|Strategic Planning Information|
Will and Vision
Remember Chux? The disposable diaper that took the market by storm in 1932?
Of course you don't. Chux saw its product as a luxury item, and happily kept its little throwaway business to itself for almost forty years. Then Pampers came along in the 1960s, supported by a huge, mass-consumer vision with persistence to match, and blew Chux out of the market-transforming baby rearing forever.
And everyone knows the legend of the two Steves-Jobs and Wozniak-who invented the personal computer in someone's garage. Only they didn't. The Altair MITS came to market long before in 1975. It's just that Steve Jobs had the mammoth vision of a computer on every desk; and Apple II became the first PC hit.
I just finished reading a brilliant book titled Will and Vision-How Latecomers Grow to Dominate Markets, by Grard J. Tellis and Peter N. Golder.
This book takes the concept of vision and makes it concrete, demonstrating sixty-six cases where a huge vision of value for a market combined with persistence and indomitable will, made the ingredients for blockbuster success. Along the way the authors bury the concept of first mover advantage. They offer numerous examples of companies that arrived second, third or later, and went on to dominate their markets.
So what does Will and Vision say are the key elements of success?
The authors-academics grounded in research-not than starry-eyed growth consultants like yours truly-carefully reviewed the historical record: vision was the number one element.
That's right. Big fat vision backed by persistence, will, and relentless innovation.
Today's world offers many choices. People who lack vision are apt to drift to the next appealing project as soon as things don't go the way they planned. They lack persistence to achieve anything important.
Will and Vision offers us a different kind of world. (Of course I'm biased. I've been shouting about vision and commitment for years.) We aren't talking about a "vision" that's sloganized and prettified and pasted on a plaque. We mean the kind of vision that highlights the importance and value of a product or service to many people and ultimately points the way to a new future. And, of course, requires a 100% commitment to bring into reality.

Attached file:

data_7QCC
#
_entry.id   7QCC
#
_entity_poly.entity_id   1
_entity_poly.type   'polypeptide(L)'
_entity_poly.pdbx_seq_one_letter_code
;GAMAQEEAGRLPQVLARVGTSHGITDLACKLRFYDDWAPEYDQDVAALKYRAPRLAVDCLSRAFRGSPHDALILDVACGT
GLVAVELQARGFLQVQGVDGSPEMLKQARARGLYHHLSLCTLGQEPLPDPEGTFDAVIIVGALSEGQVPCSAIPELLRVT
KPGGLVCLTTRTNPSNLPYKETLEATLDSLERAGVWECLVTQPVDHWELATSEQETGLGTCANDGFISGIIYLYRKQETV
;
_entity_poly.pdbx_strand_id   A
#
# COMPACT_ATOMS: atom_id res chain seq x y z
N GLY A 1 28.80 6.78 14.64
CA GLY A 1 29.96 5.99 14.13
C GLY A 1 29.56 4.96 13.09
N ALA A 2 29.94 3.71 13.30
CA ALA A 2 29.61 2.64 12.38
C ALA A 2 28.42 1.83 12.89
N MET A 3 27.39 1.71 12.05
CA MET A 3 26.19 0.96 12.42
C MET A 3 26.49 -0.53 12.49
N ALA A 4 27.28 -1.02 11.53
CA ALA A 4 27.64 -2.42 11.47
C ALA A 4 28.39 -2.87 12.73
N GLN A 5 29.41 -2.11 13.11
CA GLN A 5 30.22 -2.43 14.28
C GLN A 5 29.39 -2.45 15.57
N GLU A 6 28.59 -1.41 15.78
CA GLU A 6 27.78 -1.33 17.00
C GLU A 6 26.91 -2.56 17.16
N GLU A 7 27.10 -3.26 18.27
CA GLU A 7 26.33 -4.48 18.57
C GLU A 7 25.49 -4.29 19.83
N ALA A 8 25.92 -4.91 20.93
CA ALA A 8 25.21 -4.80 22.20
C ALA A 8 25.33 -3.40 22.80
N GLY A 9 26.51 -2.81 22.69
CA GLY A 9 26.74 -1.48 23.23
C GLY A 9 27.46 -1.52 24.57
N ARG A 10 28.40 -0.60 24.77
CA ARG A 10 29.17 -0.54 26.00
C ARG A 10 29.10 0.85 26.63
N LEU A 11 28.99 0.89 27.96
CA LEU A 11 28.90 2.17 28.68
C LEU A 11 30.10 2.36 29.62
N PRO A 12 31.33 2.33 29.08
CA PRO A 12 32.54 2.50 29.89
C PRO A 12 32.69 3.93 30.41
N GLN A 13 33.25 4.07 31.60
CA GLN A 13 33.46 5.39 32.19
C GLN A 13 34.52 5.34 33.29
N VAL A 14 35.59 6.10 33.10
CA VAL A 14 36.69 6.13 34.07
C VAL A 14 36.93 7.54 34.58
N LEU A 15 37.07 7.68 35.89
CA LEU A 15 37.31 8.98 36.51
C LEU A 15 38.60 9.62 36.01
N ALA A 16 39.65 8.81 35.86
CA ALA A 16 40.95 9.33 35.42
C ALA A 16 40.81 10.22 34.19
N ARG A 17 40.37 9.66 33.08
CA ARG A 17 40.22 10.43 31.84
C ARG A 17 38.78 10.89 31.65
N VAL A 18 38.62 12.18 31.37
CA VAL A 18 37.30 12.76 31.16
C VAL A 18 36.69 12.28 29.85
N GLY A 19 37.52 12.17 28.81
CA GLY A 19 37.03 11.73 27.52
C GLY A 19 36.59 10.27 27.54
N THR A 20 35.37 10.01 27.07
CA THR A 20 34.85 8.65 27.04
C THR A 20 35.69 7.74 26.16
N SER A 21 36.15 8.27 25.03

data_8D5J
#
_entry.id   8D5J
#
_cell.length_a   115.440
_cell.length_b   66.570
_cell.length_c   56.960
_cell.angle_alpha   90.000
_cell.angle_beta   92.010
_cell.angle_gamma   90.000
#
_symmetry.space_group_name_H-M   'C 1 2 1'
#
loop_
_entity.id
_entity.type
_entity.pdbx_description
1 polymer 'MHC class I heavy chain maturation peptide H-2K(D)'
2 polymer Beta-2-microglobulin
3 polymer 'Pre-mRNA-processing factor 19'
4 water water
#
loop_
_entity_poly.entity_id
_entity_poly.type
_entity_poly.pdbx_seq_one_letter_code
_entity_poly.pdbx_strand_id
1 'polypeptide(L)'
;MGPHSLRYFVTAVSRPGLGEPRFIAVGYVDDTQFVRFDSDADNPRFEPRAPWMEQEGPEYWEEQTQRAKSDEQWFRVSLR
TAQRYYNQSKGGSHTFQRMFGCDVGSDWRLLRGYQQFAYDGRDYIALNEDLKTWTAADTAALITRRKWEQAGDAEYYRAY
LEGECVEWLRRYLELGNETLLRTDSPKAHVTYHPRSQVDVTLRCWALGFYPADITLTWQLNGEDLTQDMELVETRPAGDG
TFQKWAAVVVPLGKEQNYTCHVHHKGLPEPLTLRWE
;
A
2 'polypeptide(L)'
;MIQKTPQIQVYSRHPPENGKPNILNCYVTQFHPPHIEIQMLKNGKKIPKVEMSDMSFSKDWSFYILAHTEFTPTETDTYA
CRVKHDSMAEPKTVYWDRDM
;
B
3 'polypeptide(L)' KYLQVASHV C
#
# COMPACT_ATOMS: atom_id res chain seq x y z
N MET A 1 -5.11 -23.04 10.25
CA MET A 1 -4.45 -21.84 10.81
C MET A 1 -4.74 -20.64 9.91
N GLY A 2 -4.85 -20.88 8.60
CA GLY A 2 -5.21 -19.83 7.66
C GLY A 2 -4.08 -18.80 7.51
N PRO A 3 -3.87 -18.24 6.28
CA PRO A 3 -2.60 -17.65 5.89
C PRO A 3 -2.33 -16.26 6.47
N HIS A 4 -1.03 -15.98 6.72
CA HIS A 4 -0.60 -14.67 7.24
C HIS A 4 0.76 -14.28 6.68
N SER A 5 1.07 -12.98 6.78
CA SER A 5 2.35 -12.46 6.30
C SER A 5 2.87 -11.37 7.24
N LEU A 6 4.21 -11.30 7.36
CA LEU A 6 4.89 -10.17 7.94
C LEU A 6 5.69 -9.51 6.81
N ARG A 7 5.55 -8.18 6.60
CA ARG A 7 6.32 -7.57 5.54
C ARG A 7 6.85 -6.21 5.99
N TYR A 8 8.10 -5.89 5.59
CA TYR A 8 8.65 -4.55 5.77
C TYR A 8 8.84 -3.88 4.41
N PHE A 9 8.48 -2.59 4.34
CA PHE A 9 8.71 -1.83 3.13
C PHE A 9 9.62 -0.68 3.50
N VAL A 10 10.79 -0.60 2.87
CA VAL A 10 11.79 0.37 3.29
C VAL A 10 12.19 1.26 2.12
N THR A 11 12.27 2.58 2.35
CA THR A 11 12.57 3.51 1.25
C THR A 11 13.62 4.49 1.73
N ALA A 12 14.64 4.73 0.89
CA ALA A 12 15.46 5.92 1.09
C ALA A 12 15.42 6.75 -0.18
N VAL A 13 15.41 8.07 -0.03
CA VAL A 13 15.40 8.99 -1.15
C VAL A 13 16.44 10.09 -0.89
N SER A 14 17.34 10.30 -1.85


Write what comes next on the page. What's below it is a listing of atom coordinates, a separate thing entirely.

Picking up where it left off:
More mass-value vision examples, from high tech and low: Dell computers, not IBM or IMSAI; Sony video recorders, not Ampex-who gave up a ten year lead; Microsoft Internet Explorer-not Netscape, or its predecessor, Links; McDonalds' Ray Kroc-not the McDonald Brothers; Gillette-not Wilkenson Sword.
Mass market + high utility = big vision.
Seeing what no one else can see. Having a new world view.
Leaders in each of these companies owned a view that extended further than any of their predecessors.
And that expansive vision enabled these people to gain access and leverage the resources (Key #4), maintain the persistence to bring the vision into reality (Key #2), and sustain relentless creativity and innovations (Key #3), over a period of years.
Here are a few points about a successful vision taken from the research:
The new vision may be of a thing for which there no market-yet. (This last bit is illuminating for any of us stuck in market research.)
And some important points regarding will:
Some additional tips for long-term success:
So how big is YOUR vision?
Is your vision big enough to drive the kind of success you seek? Is your vision large enough to sustain you? Is it important enough to mobilize the resources necessary for its realization? Is it sufficiently inspiring to partners and employees and customers and investors-and all the other people you need to be successful?
If you don't think it's big enough, it may be time to get your vision checked.
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Paul Lemberg's clients call him "the unreasonable business coach" because he insists they pursue goals and take actions far outside their comfort zone to make more money than they previously thought possible. To get business coaching, tips, tools and strategies like these, visit http://www.paullemberg.com/execoach.html.
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